A constant among school crossing guards

In 36 years, Doris Monroe has never taken a day off

June 15, 1999|By Zerline A. Hughes | Zerline A. Hughes,SUN STAFF

City crossing guard Doris Monroe could tell it was the last day of school. A familiar quiet -- many pupils apparently decided to begin summer vacation a day early -- was clearly present at Harlem Park Middle School yesterday. But that did not stop Monroe from assuming her post at North Gilmor Street and Harlem Avenue.

Miss Monroe, as she is affectionately called, has been a guard at the same corner for 36 years.

She has no intention of retiring soon.

She has guided two generations of families across the street to Harlem Park middle and elementary schools and has become a surrogate mother to hundreds of children.

She has never missed a day of work. Whether she set an attendance record could not be determined late yesterday, but Monroe has worked 6,480 days, the equivalent of more than 17 years nonstop. Her days spent at the corner add up to about 2 1/2 times Cal Ripken's 2,632 consecutive-game streak in baseball.

After starting her career in a sewing factory in 1953, she went to work as a food server in 1955 in the University of Maryland Hospital cafeteria. Monroe became a crossing guard in 1963 because she loves children, and she loves to talk. The mere thought of retiring, however, brings a rare silence.

"I don't know when I'll retire," said Monroe, 68. "As long as my health holds up, I'm going to continue."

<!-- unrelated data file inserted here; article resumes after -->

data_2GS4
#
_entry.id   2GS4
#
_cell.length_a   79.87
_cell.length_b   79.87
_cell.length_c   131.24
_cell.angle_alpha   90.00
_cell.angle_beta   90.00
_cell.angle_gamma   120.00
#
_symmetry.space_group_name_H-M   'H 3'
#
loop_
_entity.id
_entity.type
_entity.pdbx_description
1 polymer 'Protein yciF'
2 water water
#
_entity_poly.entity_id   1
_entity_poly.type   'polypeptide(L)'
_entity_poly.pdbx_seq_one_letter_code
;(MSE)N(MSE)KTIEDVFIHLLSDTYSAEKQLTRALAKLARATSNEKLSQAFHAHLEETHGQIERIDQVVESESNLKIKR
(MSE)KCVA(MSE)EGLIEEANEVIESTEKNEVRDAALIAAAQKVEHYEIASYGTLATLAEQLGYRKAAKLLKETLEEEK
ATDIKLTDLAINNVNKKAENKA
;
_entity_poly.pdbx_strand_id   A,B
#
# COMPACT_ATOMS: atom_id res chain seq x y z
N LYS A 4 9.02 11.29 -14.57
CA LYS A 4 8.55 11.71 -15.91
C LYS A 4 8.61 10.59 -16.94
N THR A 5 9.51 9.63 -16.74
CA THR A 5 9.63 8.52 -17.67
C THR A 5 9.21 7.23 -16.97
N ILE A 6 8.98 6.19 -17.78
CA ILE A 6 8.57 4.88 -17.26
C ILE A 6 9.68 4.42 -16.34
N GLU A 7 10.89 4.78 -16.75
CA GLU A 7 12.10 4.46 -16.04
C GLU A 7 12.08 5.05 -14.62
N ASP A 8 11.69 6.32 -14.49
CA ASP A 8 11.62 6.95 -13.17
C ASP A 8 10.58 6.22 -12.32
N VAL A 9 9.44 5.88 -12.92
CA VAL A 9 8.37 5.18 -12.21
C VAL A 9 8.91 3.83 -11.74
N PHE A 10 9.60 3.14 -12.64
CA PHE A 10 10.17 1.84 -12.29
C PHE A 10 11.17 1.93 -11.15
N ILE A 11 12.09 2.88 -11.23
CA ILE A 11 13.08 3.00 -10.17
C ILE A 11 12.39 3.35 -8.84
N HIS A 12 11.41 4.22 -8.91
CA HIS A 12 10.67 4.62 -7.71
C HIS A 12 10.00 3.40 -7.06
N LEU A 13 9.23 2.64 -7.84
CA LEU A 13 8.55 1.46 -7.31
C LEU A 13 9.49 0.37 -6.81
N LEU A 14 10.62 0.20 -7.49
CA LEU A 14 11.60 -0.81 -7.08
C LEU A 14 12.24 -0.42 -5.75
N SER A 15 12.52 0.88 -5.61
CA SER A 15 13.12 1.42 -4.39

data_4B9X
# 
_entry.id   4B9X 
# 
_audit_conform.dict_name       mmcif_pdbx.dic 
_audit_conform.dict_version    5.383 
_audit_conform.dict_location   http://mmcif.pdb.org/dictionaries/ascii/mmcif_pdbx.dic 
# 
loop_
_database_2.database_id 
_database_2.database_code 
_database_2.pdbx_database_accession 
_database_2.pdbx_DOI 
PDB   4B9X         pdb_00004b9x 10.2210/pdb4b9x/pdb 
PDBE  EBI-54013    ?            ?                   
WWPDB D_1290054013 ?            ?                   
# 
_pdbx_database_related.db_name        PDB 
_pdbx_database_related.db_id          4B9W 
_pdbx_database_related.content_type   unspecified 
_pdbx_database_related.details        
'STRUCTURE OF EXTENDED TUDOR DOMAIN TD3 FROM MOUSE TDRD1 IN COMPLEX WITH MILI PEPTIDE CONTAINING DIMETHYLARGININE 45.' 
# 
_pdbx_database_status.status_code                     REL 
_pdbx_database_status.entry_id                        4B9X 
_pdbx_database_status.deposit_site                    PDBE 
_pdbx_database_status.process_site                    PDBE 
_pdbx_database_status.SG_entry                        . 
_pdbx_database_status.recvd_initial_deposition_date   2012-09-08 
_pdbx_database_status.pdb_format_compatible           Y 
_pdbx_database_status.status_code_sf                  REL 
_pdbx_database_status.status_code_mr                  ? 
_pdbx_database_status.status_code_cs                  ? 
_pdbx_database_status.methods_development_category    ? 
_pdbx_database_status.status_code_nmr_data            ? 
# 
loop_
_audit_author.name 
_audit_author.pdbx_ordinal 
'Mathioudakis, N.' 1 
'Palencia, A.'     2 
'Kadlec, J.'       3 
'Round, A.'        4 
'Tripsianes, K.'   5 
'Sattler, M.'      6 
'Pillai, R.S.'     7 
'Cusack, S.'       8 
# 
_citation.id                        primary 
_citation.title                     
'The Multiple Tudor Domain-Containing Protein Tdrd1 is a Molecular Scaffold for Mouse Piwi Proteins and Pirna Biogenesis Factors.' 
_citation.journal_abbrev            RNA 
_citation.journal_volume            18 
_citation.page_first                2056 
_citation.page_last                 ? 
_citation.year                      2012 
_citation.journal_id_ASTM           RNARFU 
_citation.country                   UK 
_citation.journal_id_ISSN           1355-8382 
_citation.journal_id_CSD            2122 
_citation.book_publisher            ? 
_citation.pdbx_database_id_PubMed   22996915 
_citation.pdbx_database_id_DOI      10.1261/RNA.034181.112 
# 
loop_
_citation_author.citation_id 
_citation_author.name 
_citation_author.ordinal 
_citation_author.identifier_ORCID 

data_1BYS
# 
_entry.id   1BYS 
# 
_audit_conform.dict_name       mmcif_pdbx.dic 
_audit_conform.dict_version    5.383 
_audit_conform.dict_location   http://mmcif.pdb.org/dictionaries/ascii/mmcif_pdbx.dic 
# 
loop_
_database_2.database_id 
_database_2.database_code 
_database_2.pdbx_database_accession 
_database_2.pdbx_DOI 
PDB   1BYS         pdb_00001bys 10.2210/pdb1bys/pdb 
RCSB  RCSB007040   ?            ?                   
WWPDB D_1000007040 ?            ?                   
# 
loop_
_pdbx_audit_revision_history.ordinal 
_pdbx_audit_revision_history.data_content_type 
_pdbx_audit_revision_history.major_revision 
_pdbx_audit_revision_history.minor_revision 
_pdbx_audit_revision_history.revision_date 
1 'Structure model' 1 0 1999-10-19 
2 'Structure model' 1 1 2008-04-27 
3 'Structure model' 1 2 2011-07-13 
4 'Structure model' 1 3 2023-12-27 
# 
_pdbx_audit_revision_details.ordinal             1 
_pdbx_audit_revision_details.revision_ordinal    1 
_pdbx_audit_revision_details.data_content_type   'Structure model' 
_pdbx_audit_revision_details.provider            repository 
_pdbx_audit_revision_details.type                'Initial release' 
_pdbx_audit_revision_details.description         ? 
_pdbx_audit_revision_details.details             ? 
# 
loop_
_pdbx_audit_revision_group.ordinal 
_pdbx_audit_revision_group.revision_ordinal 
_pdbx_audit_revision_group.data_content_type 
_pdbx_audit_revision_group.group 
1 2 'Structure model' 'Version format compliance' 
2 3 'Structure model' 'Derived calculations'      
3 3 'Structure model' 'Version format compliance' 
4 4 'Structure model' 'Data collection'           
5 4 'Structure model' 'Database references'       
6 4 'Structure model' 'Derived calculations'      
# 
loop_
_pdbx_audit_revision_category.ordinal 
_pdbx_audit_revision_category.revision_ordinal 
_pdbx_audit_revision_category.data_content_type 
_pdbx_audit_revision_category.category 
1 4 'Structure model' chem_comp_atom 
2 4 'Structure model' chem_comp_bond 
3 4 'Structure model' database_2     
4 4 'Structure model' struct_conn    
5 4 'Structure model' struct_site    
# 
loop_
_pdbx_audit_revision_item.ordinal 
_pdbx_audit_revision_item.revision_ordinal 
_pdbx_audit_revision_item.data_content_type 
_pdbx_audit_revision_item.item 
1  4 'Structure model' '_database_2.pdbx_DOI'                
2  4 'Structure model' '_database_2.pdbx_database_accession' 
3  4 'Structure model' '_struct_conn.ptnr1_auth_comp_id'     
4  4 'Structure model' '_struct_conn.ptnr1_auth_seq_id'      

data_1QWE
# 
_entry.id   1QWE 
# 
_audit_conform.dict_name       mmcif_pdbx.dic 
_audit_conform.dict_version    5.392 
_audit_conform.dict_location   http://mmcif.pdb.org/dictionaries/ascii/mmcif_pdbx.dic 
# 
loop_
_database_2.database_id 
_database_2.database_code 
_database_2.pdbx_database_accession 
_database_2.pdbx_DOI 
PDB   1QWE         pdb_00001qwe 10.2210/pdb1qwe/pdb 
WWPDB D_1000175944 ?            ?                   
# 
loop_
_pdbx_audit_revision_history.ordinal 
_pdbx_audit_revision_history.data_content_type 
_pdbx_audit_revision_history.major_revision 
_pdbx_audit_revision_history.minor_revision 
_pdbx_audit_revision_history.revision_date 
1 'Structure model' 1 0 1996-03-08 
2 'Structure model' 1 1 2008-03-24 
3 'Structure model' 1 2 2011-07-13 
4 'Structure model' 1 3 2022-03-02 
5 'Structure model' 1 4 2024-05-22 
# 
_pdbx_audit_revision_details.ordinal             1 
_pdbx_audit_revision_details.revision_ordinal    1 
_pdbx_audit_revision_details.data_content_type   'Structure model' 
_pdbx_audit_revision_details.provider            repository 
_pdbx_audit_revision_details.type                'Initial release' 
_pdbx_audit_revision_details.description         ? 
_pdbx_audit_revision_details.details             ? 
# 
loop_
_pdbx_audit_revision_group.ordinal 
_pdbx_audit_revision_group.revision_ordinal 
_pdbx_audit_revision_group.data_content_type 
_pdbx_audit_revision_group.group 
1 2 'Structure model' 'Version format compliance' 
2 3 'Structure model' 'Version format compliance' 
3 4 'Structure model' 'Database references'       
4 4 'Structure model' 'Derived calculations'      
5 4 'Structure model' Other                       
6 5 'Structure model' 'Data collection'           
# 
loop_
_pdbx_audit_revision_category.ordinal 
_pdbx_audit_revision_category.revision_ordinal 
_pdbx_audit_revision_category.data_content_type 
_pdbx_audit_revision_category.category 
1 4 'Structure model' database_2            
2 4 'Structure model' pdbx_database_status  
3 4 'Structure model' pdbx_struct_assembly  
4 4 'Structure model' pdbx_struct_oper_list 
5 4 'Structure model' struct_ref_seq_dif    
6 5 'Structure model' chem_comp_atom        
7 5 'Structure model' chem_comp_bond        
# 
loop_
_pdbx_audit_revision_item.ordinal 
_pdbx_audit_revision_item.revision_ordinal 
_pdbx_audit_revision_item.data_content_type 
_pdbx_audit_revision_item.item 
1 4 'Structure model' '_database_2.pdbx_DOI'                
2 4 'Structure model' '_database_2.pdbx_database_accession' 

She's developed such a bond with the community that she has an album at home with pictures of many of the children she has helped cross.

"She's seen me go from high school to graduate from junior college," said Brandon Wylie, 19, who used to live on Gilmor, near Monroe's post.

Monroe has collected numerous pins marking her tenure with the city and is afraid she won't have enough room on her jacket when she goes to pick up her next one, marking her 40th year on the job. She has garnered several awards from the school, including perfect attendance, best smile and outstanding commitment and dedication.

"She's really doing something to assist children on the corner by guiding them across the street," said Vivian Castain, managing assistant principal of Harlem Middle School.

Working in the morning before the start of school and at the close of classes, Monroe makes sure she's at her post promptly so she won't miss any youngsters.

"I love children," she said. "They make my day. A lot don't get the love at home. On this corner, I treat them all alike."

Pub Date: 6/15/99

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